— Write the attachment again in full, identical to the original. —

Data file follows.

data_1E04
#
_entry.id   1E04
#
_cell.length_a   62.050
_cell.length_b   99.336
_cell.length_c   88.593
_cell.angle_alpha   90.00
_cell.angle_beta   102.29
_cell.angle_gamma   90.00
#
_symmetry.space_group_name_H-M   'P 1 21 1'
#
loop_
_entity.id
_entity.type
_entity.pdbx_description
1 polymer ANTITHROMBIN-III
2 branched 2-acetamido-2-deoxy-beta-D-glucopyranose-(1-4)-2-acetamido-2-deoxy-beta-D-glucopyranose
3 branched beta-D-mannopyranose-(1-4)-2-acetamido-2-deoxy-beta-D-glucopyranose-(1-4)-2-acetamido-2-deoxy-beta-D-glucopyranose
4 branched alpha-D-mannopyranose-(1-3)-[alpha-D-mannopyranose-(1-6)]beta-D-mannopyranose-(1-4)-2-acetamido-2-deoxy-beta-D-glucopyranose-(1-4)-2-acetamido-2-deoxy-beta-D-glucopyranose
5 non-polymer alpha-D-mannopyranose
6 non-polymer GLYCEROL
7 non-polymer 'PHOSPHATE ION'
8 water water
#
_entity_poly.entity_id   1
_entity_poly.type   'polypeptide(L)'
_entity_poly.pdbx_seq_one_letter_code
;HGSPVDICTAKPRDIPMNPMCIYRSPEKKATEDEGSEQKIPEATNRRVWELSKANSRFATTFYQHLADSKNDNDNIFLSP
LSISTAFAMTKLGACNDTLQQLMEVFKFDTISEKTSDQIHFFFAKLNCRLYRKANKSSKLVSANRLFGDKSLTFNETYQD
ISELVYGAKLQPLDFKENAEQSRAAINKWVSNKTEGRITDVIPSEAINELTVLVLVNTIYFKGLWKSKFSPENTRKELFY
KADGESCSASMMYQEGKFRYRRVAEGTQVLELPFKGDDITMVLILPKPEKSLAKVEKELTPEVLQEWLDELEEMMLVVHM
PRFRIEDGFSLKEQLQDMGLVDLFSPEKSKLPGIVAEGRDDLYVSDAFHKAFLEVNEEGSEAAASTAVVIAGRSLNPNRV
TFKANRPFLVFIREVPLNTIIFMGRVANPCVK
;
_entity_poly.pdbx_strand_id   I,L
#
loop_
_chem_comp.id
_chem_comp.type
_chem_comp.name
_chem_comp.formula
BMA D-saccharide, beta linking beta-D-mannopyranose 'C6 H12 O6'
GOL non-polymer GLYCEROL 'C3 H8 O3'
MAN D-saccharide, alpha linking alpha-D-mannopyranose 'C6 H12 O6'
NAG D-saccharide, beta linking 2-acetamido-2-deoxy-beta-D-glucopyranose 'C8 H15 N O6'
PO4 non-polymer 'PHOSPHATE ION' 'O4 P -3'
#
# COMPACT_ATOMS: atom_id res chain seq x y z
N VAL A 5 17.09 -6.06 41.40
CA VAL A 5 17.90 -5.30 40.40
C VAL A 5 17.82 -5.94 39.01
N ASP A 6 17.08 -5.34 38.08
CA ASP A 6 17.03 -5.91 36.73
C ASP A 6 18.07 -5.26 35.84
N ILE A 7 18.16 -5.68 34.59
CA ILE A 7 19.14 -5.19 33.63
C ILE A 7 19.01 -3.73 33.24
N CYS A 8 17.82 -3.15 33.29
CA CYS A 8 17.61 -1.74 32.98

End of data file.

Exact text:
data_1E04
#
_entry.id   1E04
#
_cell.length_a   62.050
_cell.length_b   99.336
_cell.length_c   88.593
_cell.angle_alpha   90.00
_cell.angle_beta   102.29
_cell.angle_gamma   90.00
#
_symmetry.space_group_name_H-M   'P 1 21 1'
#
loop_
_entity.id
_entity.type
_entity.pdbx_description
1 polymer ANTITHROMBIN-III
2 branched 2-acetamido-2-deoxy-beta-D-glucopyranose-(1-4)-2-acetamido-2-deoxy-beta-D-glucopyranose
3 branched beta-D-mannopyranose-(1-4)-2-acetamido-2-deoxy-beta-D-glucopyranose-(1-4)-2-acetamido-2-deoxy-beta-D-glucopyranose
4 branched alpha-D-mannopyranose-(1-3)-[alpha-D-mannopyranose-(1-6)]beta-D-mannopyranose-(1-4)-2-acetamido-2-deoxy-beta-D-glucopyranose-(1-4)-2-acetamido-2-deoxy-beta-D-glucopyranose
5 non-polymer alpha-D-mannopyranose
6 non-polymer GLYCEROL
7 non-polymer 'PHOSPHATE ION'
8 water water
#
_entity_poly.entity_id   1
_entity_poly.type   'polypeptide(L)'
_entity_poly.pdbx_seq_one_letter_code
;HGSPVDICTAKPRDIPMNPMCIYRSPEKKATEDEGSEQKIPEATNRRVWELSKANSRFATTFYQHLADSKNDNDNIFLSP
LSISTAFAMTKLGACNDTLQQLMEVFKFDTISEKTSDQIHFFFAKLNCRLYRKANKSSKLVSANRLFGDKSLTFNETYQD
ISELVYGAKLQPLDFKENAEQSRAAINKWVSNKTEGRITDVIPSEAINELTVLVLVNTIYFKGLWKSKFSPENTRKELFY
KADGESCSASMMYQEGKFRYRRVAEGTQVLELPFKGDDITMVLILPKPEKSLAKVEKELTPEVLQEWLDELEEMMLVVHM
PRFRIEDGFSLKEQLQDMGLVDLFSPEKSKLPGIVAEGRDDLYVSDAFHKAFLEVNEEGSEAAASTAVVIAGRSLNPNRV
TFKANRPFLVFIREVPLNTIIFMGRVANPCVK
;
_entity_poly.pdbx_strand_id   I,L
#
loop_
_chem_comp.id
_chem_comp.type
_chem_comp.name
_chem_comp.formula
BMA D-saccharide, beta linking beta-D-mannopyranose 'C6 H12 O6'
GOL non-polymer GLYCEROL 'C3 H8 O3'
MAN D-saccharide, alpha linking alpha-D-mannopyranose 'C6 H12 O6'
NAG D-saccharide, beta linking 2-acetamido-2-deoxy-beta-D-glucopyranose 'C8 H15 N O6'
PO4 non-polymer 'PHOSPHATE ION' 'O4 P -3'
#
# COMPACT_ATOMS: atom_id res chain seq x y z
N VAL A 5 17.09 -6.06 41.40
CA VAL A 5 17.90 -5.30 40.40
C VAL A 5 17.82 -5.94 39.01
N ASP A 6 17.08 -5.34 38.08
CA ASP A 6 17.03 -5.91 36.73
C ASP A 6 18.07 -5.26 35.84
N ILE A 7 18.16 -5.68 34.59
CA ILE A 7 19.14 -5.19 33.63
C ILE A 7 19.01 -3.73 33.24
N CYS A 8 17.82 -3.15 33.29
CA CYS A 8 17.61 -1.74 32.98